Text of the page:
Home → Magazine Archive → August 2012 (Vol. 55, No. 8) → Puzzled: Find the Magic Set → Full Text

Puzzled: Find the Magic Set

By Peter Winkler

Communications of the ACM, Vol. 55 No. 8, Page 120

[article image]

Save PDF
ACM Digital Library

Communications of the ACM
Volume 55, Number 8 (2012), Pages 120-120
Last byte: Puzzled
Peter Winkler
DOI: 10.1145/2240236.2240263

Table of Contents

back to top 

Welcome to three new puzzles. Each involves a collection of items, and your job is to find a subset of them that is characterized by a particular property. Since solving the puzzles is not easy, here are a couple of hints: For the first, think about averages; for the other two, try constructing your sets sequentially, bearing in mind that if two partial sums are equal, the terms between them must add up to zero.

  1. A balance scale sits on a teacher's desk, currently tipped to the right. A set of weights is on the scales, and on each weight is the name of at least one student. Class is about to begin, and on entering the classroom, each student moves each weight carrying his or her name to the opposite side of the scale. Now show there is a set of pupils that you, the teacher, can let in the classroom that will tip the scales to the left.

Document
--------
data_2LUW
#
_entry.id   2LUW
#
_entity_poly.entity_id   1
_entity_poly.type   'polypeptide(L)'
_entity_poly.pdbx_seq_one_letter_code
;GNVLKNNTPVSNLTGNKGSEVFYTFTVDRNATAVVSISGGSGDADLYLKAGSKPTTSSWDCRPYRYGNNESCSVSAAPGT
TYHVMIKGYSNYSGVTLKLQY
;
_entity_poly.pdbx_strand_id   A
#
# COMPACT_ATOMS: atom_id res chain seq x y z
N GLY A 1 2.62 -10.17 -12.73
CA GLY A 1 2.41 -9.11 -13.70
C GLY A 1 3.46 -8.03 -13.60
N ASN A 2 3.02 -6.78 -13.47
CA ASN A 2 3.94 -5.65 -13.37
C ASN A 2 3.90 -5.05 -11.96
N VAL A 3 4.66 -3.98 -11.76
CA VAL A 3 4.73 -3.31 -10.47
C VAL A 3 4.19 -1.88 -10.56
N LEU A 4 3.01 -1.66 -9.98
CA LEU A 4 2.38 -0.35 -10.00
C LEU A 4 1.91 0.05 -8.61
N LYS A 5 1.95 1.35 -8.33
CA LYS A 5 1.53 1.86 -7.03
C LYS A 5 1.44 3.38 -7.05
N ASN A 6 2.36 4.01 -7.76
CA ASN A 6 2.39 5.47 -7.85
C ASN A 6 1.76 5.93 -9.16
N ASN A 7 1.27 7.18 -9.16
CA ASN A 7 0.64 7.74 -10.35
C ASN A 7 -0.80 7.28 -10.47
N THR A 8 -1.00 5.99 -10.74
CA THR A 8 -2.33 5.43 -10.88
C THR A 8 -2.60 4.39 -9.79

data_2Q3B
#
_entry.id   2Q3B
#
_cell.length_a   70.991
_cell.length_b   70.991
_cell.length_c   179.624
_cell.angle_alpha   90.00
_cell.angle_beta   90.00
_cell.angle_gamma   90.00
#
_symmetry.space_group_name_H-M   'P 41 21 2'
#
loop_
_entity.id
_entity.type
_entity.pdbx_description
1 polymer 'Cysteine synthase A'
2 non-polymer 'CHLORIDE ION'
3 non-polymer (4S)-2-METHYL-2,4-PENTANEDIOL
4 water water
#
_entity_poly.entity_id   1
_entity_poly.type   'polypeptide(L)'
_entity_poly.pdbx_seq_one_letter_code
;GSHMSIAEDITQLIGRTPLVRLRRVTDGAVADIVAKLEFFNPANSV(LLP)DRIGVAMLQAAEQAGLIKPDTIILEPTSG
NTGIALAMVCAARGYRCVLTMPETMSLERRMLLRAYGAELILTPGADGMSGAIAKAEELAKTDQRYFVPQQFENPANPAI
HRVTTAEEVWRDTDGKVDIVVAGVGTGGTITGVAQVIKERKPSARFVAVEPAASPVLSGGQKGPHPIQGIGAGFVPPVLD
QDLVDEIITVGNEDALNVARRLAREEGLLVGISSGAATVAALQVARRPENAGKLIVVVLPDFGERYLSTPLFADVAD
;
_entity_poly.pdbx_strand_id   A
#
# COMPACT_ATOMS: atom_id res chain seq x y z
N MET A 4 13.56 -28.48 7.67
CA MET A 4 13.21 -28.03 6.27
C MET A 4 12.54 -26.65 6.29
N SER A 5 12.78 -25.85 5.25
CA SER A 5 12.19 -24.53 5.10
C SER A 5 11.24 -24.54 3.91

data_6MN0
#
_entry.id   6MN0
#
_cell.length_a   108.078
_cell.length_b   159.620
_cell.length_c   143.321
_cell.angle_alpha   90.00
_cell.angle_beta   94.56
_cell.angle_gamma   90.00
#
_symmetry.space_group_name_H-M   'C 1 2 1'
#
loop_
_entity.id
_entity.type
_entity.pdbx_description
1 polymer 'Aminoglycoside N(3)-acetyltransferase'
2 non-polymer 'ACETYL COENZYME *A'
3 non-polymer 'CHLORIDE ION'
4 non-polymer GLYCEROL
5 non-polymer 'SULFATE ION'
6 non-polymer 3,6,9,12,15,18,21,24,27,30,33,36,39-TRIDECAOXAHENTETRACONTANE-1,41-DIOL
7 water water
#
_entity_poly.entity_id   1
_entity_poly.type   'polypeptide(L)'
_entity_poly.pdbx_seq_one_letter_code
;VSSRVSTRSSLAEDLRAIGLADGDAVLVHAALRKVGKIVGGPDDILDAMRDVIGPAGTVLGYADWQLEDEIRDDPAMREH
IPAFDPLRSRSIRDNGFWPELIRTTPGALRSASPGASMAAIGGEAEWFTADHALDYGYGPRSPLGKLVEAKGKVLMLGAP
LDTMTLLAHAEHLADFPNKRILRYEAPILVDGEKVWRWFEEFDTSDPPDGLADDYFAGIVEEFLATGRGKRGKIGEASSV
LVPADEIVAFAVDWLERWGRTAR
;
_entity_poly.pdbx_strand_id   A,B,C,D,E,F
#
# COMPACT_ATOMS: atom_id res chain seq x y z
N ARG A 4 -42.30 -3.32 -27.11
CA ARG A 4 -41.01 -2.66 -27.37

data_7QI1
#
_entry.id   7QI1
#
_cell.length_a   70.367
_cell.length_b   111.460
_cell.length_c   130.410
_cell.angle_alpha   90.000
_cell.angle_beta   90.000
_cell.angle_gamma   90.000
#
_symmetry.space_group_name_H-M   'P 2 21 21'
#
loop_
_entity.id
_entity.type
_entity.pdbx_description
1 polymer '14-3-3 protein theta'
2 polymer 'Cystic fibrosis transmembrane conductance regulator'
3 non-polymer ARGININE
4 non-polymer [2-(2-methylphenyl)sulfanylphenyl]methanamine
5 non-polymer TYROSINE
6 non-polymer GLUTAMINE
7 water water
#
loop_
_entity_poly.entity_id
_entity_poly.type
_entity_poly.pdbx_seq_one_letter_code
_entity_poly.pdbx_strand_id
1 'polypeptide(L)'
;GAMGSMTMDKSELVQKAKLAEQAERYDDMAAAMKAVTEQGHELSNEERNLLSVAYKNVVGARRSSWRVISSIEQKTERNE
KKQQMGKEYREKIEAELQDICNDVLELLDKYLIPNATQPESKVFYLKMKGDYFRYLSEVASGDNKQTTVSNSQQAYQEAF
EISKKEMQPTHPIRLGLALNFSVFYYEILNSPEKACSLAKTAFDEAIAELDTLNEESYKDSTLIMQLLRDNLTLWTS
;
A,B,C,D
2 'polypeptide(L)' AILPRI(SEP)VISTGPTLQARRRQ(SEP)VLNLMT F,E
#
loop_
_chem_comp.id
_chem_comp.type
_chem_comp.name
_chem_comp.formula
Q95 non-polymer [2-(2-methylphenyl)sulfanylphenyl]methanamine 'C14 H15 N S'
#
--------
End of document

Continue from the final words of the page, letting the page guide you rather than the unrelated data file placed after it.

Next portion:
2. You have two sets (blue and red) of n n-sided dice, with each die labeled with the numbers 1 to n. You roll all 2n dice simultaneously. Now find a nonempty subset of the red dice and a nonempty subset of the blue dice with the same sum.
  3. You begin with a list of all 1,024 possible vectors of length 10 with entries +1 or 1. Your crayon-wielding three-year-old child has got hold of the list and unfortunately changed some of the entries in some of the vectors to zeroes. Now find a non-empty subset of the altered vectors that add up to the all-zero vector (0,0,0,0,0,0,0,0,0,0).

Back to Top


Peter Winkler ([email protected]) is William Morrill Professor of Mathematics and Computer Science at Dartmouth College, Hanover, NH.

Back to Top


Readers are encouraged to submit prospective puzzles for future columns to [email protected].

©2012 ACM  0001-0782/12/0800  $10.00

Permission to make digital or hard copies of part or all of this work for personal or classroom use is granted without fee provided that copies are not made or distributed for profit or commercial advantage and that copies bear this notice and full citation on the first page. Copyright for components of this work owned by others than ACM must be honored. Abstracting with credit is permitted. To copy otherwise, to republish, to post on servers, or to redistribute to lists, requires prior specific permission and/or fee. Request permission to publish from [email protected] or fax (212) 869-0481.

The Digital Library is published by the Association for Computing Machinery. Copyright © 2012 ACM, Inc.